Result: India lose series 4-0
Yet another tour, yet another shambolic overseas performance. India lost their 8th out of 9 finished matches abroad since the Australia ODI series at home, winless in South Africa and yet to open their account in New Zealand. Historically, New Zealand hasn’t been an easy place to tour- even for the mighty Aussies- but India would have heavily favored themselves atleast in the shorter format after arriving with big reputations as the no. 1 team in the world. A 4-0 near-whitewash later, Team India has lost their top ranking to Australia. Sound familiar? India last lost their test no. 1 status after being pummeled in England 4-0 in 2011. The team has changed a lot since then, but the result looks familiarly depressing.
The statistics are pretty bleak too. Kane Williamson, the next big thing, scored five 50s in 5 games- breaking the NZ record for the maximum ODI runs in a 5 match series. Taylor came a close second with 2 centuries and 2 fifties. Basically, their middle order stole the show.
Let us take a ratings-style look at the performance of each of India’s disillusioned young team:
Shikhar Dhawan (3/10)
Dhawan carried on from where he left off in South Africa: runless and clueless. He failed to keep the short ball down again, and has developed a clear chink in his armour. He was dropped for a game, played 4 of them, failing to score a single 50. His final innings was an indicator of how this team might probably need the steady experience of Gambhir and Pujara soon.
Rohit Sharma (4/10)
Not much better than Shikhar, if only marginally. One fifty in 5 games, Rohit managed lesser runs than Jadeja in the series at an average of 29. More alarming was his strike rate of 70, unacceptable in a series where NZ scored 300 in almost every innings.
Virat Kohli (8/10)
As usual, easily the best batsman in a team struggling with its top order. Kohli was tied down in the 3rd ODI before miscuing a pull, and was a victim of opening the batting in the next ODI, but he began the series with a century and ended it with a lost-cause 50. He was India’s highest scorer, but that mattered little in a series that must have made him realize how much his shoulders will need to burden over the next year or so.
Ajinkya Rahane (2/10)
Probably the biggest disappointment of India’s tragic series. 50 runs in 5 games, after a test match performance that promised so much back in South Africa. The ironic part is that Rahane has become quite a name in T20 cricket, failing to translate any sort of form in ODI cricket.
Ambati Rayadu (4/10)
With only 2 games, Rayadu failed to utilize the opportunities, getting starts but failing to contribute more. He looked scratchy at the crease both times, and will continue to be part of the great Indian middle order shuffle.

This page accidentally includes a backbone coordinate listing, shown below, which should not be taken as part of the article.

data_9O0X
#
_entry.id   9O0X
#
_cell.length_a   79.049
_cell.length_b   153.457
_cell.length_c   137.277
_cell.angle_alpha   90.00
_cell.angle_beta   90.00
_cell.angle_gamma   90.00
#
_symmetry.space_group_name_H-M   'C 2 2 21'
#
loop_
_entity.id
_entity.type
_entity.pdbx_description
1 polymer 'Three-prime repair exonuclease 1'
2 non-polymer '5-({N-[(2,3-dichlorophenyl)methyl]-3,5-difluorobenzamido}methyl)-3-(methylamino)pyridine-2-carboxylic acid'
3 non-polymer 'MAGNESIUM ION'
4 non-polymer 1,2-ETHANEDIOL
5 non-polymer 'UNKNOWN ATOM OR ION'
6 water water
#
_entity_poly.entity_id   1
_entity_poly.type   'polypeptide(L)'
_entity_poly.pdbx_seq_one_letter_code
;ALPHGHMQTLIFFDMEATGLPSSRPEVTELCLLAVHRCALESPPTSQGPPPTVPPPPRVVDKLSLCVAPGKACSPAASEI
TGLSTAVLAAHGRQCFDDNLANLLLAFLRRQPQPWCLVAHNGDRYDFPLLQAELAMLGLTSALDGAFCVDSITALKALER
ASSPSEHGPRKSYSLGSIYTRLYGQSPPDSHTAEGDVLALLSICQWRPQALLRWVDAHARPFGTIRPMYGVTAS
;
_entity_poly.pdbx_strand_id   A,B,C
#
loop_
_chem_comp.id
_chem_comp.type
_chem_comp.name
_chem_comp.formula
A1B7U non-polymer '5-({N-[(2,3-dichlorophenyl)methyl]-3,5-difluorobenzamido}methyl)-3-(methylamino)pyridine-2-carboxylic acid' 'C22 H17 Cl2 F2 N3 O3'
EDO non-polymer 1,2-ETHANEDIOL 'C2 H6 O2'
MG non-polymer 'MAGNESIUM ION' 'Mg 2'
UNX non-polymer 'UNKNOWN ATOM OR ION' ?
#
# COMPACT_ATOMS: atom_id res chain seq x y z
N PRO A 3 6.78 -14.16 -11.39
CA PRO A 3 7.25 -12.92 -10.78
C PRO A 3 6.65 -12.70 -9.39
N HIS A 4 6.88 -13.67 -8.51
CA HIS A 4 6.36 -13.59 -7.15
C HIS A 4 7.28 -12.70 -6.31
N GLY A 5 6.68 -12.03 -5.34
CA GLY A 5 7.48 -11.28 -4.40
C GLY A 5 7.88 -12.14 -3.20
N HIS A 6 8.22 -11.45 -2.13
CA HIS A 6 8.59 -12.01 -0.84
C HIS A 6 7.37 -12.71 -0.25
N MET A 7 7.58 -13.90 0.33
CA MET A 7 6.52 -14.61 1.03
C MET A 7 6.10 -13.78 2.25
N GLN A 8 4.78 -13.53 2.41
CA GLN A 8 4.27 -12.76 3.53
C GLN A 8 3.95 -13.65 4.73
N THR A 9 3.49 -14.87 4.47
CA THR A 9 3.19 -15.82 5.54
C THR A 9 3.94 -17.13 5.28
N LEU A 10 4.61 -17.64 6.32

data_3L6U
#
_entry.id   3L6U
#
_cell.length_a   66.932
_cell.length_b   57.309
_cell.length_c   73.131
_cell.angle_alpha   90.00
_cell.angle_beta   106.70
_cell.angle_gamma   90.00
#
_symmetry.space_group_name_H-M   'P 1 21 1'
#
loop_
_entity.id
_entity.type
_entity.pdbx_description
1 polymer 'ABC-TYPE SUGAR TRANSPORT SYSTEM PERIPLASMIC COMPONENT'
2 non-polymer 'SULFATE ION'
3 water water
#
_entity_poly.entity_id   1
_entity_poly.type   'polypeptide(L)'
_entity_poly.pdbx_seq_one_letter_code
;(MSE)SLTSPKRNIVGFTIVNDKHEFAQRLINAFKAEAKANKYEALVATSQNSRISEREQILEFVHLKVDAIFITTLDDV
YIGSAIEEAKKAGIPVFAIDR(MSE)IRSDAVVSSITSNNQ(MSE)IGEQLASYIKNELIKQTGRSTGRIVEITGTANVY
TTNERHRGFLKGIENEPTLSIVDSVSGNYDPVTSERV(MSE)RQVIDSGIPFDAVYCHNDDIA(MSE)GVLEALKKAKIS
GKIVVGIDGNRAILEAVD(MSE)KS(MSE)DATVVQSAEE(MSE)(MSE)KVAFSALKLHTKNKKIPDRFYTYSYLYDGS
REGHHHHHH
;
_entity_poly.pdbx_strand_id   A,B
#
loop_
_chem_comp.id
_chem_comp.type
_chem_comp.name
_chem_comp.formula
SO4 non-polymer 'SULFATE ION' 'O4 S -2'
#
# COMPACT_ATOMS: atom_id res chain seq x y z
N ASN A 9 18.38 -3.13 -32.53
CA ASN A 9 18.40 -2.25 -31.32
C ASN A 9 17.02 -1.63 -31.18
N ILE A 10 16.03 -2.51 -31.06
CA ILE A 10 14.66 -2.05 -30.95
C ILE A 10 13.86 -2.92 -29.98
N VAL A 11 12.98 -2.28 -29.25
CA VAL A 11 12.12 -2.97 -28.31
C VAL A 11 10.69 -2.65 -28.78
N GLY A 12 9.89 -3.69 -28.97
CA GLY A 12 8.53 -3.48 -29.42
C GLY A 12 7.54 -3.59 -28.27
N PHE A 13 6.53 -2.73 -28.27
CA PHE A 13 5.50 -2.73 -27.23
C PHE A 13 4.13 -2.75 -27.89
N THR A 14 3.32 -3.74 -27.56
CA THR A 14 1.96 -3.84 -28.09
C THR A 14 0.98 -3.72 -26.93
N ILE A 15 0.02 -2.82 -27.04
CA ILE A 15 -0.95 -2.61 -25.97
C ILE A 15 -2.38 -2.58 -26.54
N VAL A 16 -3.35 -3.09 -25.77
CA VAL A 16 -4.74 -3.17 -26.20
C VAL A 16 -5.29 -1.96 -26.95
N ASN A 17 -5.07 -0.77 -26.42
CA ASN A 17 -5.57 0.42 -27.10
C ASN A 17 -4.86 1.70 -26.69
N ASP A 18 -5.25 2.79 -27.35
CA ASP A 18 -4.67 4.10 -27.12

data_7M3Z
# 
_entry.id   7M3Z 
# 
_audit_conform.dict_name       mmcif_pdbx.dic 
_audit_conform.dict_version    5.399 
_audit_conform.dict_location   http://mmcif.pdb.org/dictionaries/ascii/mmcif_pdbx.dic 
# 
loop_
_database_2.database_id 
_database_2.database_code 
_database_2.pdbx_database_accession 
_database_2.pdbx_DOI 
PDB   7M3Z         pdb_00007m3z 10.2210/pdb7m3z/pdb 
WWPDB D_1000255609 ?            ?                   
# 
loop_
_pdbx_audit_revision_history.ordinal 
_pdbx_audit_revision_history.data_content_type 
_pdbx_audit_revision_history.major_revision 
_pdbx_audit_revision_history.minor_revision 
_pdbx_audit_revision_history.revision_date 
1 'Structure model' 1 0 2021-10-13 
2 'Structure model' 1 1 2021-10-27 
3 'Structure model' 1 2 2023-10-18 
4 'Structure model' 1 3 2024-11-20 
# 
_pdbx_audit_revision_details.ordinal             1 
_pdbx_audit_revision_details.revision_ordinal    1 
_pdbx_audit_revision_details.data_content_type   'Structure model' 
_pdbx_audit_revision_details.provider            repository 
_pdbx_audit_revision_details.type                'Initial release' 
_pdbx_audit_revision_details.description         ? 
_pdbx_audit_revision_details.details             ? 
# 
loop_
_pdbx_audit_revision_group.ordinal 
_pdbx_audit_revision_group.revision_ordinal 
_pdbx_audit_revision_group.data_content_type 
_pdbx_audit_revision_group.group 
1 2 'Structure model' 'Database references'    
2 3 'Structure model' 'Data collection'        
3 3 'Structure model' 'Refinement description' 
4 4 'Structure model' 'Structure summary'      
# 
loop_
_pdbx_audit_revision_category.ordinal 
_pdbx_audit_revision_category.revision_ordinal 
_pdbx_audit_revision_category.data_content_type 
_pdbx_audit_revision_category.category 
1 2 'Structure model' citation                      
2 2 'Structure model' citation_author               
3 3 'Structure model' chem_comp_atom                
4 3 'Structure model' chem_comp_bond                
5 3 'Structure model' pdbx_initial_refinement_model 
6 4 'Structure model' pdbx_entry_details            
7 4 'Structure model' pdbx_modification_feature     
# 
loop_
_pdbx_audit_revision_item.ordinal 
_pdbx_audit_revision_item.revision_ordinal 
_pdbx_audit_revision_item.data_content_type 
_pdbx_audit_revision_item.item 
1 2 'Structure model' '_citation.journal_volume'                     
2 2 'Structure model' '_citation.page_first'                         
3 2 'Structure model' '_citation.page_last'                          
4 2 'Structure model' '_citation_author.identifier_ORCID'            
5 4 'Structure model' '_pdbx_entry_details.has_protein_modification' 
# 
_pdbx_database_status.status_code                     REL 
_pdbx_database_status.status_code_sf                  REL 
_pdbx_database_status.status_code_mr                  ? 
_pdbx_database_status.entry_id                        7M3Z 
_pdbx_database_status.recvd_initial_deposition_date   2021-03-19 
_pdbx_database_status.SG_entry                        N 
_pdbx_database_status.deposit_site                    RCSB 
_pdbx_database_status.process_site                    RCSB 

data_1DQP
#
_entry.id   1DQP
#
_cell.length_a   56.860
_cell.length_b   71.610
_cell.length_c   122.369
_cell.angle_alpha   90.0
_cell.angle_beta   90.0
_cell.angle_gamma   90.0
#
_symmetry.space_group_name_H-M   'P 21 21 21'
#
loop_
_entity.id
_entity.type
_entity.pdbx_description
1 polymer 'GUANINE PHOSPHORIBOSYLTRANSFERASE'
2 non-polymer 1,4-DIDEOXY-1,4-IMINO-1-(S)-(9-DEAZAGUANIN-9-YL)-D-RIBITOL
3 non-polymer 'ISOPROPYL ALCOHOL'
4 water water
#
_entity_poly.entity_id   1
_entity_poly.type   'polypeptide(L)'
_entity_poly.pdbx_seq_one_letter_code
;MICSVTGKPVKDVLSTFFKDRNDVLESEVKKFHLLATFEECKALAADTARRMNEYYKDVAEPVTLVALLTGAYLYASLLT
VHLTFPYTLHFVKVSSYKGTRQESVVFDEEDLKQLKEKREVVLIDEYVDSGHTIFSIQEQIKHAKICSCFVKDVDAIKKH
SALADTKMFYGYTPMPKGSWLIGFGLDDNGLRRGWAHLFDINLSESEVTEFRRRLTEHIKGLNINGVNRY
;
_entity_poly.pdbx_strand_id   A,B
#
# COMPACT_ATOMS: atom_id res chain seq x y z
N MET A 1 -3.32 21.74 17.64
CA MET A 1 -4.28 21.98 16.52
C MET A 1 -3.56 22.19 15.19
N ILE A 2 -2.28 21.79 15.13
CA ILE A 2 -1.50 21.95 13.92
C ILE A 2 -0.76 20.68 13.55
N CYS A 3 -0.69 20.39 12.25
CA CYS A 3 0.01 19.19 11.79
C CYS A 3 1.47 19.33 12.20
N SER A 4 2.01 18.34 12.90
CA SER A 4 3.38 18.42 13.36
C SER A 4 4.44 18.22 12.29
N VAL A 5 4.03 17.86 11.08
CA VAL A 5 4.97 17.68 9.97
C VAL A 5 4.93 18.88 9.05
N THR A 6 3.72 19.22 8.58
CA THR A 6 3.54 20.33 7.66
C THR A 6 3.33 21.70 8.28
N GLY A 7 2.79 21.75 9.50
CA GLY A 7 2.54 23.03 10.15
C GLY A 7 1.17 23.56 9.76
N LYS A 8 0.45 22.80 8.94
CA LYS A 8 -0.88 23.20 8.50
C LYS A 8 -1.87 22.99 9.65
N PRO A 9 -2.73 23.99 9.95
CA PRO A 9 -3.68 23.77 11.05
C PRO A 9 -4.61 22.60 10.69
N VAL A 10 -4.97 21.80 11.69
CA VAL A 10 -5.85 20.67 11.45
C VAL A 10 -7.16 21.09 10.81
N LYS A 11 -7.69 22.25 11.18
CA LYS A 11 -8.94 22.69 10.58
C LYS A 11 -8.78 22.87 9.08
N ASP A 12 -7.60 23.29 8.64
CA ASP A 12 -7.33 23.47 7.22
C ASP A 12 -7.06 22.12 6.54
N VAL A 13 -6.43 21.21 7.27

Suresh Raina (4/10)
Funnily enough, even though Raina scored only 84 runs in 3 games, on par with Rohit’s average, his strike rate was an impressive 101. Still, he seems to have run out of time after failing to get a 50 in his last 12 ODIs. But there is no alternative yet.
MS Dhoni (6/10)
Yet another successful series with the bat for the Captain, but his stubbornness as a leader has plunged his team to the depths of yet another whitewash abroad. Dhoni seemed clueless about selection matters, insisting on using both his spinners despite the pitches. Also, Dhoni’s style of going about a 300+ chase in the final ODI backfired badly, putting way too much pressure on Kohli.
Ravindra Jadeja (6/10)
Jadeja averaged more with the ball than bat (4 wickets at 60 to an impressive 48 with the bat), managing to tie the 3rd ODI in a final over blitz. He seems to have realized why he is in the team, but it is already too late.
R. Ashwin (3/10)
Despite his trailblazing innings in the tied ODI, Ashwin averaged only 18 with the bat over 5 games. Forget that, Ashwin must have broken the world record while bowling as a lead spinner: An average of 227 with just ONE wicket to show for. That is disastrous, by any standard. Ashwin should have followed Raina out, but saved himself with a single batting contribution.
Ishant Sharma (2/10)
Just 2 games this series, because better sense prevailed. An economy of 7.5 in 15 overs. But still, even without his contribution to the NZ batters, India were destroyed in the series. So this proves that it isn’t just him as the dead weight.
B. Kumar (4/10)
He is too much of a middling performer for the team, managing to keep his economy the lowest again (under 5.5) but averaging an ordinary 60 with the ball. 4 wickets is not enough, and his death bowling leaves much to be desired.
Varun Aaron (3/10)
4 wickets in 3 games at 44 is partially better than his counterparts, but still pretty hopeless for a strike bowler in New Zealand. Aaron conceded 7 runs an over consistently, and failed to make the desired impact.
Stuart Binny (2/10)
Not his fault for being picked by a clueless captain as a bowling all-rounder and then being given only 1 over. He didn’t even bat.
Mohammad Shami (6/10)
Shami finished as the lead wicket taker in the series (11), and was the lone penetrator in a toothless attack. But his economy rate was consistently over 7, and he conceded far too many runs in the first 10 overs. Much room for improvement. The Tests will be crucial for him.
The Indian bowlers managed only 6 maidens between them in 5 games. Compare that to 13 for NZ, and it is easy to analyze where the series was lost: The middle overs.